Facts of life: creative uses for life insurance

Life insurance protects our loved ones from financial disaster should a family lose a bread winner due to a premature death. In fact, insurance often is an essential part of your financial planning, perhaps far more important than investing.

However, there are other innovative uses that can make life insurance a low-cost solution to certain financial problems. Author Paul Grimes writes about some of those in his excellent book, The Facts of Life – How to Build Wealth and Protect Your Assets With Life Insurance.

Many people dislike life insurance. They don’t understand it, they hate pushy agents and they’re annoyed at paying for something that may never pay out.

However, life insurance is often the only feasible solution to financial problems. If you’re in your 30s and earning a six-figure income, there is no more effective way to protect your spouse and kids who rely on your income.

Let’s say you’re in your 70s and have a family cabin worth $400,000. You want to leave it to your children who spent many summers there (and now the grandkids are regularly enjoying the property). The problem is you paid $50,000 and the capital gain on your death would be huge, perhaps forcing your kids to sell the property to pay the taxes.

A joint last-to-die (JLTD) insurance policy would cover the capital gains taxes on that cabin. Because this type of insurance pays out only on the second death – when it’s really needed – it’s inexpensive. “With the death of the second spouse,” Grimes writes, “the policy pays out the death benefit to the kids, who use the money to pay the capital gains taxes. And – voila – the cottage stays in the family, and one child is not forced to go into debt or sell his or her share.”

JLTD insurance can also provide a useful solution for people who are self-insured against the death of one spouse, but not both. Imagine that you and your partner earn high incomes and can maintain the family’s lifestyle in the event of the death of the other. You don’t need insurance, right? Hold on. Do you have enough savings to provide for your children in the event of both deaths?

“If both spouses die, then those kids could be in a lot of trouble,” Grimes writes. “That’s a great use for joint last-to-die policies.”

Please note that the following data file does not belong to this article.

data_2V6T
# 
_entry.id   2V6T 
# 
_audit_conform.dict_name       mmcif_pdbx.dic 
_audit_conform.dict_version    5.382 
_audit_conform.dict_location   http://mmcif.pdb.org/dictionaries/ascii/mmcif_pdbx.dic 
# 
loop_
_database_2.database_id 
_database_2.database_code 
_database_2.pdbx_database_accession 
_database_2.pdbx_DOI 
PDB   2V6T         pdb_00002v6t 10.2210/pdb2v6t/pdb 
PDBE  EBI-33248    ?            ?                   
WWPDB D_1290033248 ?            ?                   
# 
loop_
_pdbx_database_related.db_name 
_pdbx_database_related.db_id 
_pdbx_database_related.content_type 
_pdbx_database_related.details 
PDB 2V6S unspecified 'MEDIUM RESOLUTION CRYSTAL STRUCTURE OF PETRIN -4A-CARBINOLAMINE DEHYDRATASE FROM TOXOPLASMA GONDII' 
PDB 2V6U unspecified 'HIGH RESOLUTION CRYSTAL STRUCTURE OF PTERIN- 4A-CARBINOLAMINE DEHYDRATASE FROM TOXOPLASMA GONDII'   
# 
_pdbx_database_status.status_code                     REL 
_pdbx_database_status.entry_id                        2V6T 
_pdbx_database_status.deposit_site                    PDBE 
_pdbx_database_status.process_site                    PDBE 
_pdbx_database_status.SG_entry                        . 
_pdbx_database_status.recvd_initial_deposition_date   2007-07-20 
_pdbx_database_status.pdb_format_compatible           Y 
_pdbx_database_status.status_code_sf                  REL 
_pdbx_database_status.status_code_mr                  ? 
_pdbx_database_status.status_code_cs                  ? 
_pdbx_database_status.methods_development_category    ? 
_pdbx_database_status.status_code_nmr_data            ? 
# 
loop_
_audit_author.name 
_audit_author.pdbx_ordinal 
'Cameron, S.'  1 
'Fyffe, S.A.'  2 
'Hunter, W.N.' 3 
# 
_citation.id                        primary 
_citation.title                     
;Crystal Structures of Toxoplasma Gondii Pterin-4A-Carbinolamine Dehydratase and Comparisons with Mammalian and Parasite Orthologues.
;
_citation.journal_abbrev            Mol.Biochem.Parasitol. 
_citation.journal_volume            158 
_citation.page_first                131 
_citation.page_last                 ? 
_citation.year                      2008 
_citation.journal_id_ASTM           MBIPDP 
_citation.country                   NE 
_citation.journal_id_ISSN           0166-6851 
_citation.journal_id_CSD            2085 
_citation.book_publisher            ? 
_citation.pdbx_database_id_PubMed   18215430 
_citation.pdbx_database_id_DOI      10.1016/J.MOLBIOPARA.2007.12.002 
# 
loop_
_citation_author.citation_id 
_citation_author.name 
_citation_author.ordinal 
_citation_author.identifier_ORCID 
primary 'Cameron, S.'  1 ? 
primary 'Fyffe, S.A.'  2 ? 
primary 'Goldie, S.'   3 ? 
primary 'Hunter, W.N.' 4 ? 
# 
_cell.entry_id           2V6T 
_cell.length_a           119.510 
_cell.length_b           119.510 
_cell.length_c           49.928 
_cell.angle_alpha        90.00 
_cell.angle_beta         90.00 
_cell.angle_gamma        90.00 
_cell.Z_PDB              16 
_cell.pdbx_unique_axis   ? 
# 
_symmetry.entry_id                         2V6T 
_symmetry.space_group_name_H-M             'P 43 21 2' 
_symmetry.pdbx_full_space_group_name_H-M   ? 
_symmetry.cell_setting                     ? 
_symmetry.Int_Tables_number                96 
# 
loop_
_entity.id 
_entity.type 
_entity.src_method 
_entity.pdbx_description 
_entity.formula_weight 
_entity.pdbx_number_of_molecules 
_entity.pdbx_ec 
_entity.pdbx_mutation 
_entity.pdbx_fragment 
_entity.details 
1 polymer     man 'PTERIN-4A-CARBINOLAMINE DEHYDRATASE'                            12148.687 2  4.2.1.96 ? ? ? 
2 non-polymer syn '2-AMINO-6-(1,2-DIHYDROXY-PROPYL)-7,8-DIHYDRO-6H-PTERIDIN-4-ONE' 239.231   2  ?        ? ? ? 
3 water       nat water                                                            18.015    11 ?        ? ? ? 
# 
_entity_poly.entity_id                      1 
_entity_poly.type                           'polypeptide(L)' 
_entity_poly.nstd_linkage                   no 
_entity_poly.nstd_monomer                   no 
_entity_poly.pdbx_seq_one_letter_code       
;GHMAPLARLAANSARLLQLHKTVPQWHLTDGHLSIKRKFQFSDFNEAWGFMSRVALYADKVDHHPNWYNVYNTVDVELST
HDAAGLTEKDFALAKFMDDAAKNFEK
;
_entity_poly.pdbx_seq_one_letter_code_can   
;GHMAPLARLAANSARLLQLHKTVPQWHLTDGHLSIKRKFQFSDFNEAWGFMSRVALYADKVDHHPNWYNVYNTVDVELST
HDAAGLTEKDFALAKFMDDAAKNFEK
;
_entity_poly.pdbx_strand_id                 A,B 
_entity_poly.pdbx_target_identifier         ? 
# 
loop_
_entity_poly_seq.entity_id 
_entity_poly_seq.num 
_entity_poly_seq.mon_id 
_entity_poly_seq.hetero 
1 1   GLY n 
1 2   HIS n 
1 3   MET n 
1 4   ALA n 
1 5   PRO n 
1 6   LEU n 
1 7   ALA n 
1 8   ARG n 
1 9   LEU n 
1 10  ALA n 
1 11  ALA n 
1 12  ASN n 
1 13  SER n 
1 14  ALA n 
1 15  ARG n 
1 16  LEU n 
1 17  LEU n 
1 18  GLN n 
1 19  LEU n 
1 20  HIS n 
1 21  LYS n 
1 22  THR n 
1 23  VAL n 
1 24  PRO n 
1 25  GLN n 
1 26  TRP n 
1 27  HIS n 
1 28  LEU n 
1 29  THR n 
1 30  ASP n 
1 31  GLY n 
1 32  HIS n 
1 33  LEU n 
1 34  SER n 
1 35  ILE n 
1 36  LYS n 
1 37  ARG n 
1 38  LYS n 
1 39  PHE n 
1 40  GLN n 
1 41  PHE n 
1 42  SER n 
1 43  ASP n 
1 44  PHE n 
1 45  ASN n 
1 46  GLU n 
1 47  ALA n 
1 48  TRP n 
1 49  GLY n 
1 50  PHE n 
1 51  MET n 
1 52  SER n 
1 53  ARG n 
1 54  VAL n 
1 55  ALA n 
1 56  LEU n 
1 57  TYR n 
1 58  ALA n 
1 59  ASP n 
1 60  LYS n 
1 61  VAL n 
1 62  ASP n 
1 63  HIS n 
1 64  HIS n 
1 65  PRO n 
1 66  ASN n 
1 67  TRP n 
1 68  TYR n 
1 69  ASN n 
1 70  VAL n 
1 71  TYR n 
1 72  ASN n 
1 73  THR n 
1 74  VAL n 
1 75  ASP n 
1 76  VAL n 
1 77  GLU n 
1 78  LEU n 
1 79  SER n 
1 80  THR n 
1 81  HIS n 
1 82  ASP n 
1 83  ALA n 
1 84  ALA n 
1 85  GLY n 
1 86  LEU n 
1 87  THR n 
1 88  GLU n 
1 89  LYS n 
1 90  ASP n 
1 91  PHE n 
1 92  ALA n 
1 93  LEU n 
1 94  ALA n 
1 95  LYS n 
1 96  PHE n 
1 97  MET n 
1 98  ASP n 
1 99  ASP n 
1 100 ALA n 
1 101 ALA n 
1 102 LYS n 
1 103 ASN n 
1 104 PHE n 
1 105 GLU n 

JLTD insurance generally costs less than the death benefit. “For pricing purposes,” Grimes explains, “the insurance company converts the ages of the two people into the equivalent single-life age. A 68-year-old man and a 65-year-old woman, both non-smokers, might be insured for the price of a 54-year-old….You’d almost always pay less in premiums than you would get in benefits.”

Imagine that you and your spouse take a $200,000 JLTD policy. Let’s say the premiums are $4,000 per year and the second death occurs in 20 years. You’ve paid $80,000, and your estate collects $200,000. The $120,000 gain represents a tax-free return of about 8.8 per cent for your beneficiaries.

If you can’t afford the cost, your children may want to purchase it on your lives. This can be a great strategy for protecting that cabin for your family.

Your insurance advisor can do a needs analysis to determine if you should buy this insurance – and the cost.

Depending on your financial and life priorities, life insurance may be one of the best investments you’ll ever make. Joint last-to-die life insurance has some interesting uses.

Written by Wayne Rothe

Wayne Rothe, Certified Financial Planner/Branch Manager, Wayne Rothe & Associates Wealth Management, Manulife Securities Investment Services Inc., [email protected], 780-962-1146, Spruce Grove, Alberta. These comments are the author’s and not necessarily those of Manulife Securities. Commissions, trailing commissions, management fees and expenses all may be associated with mutual fund investments. Please read the prospectus before investing. Mutual funds are not guaranteed, their values change frequently and past performance may not be repeated.

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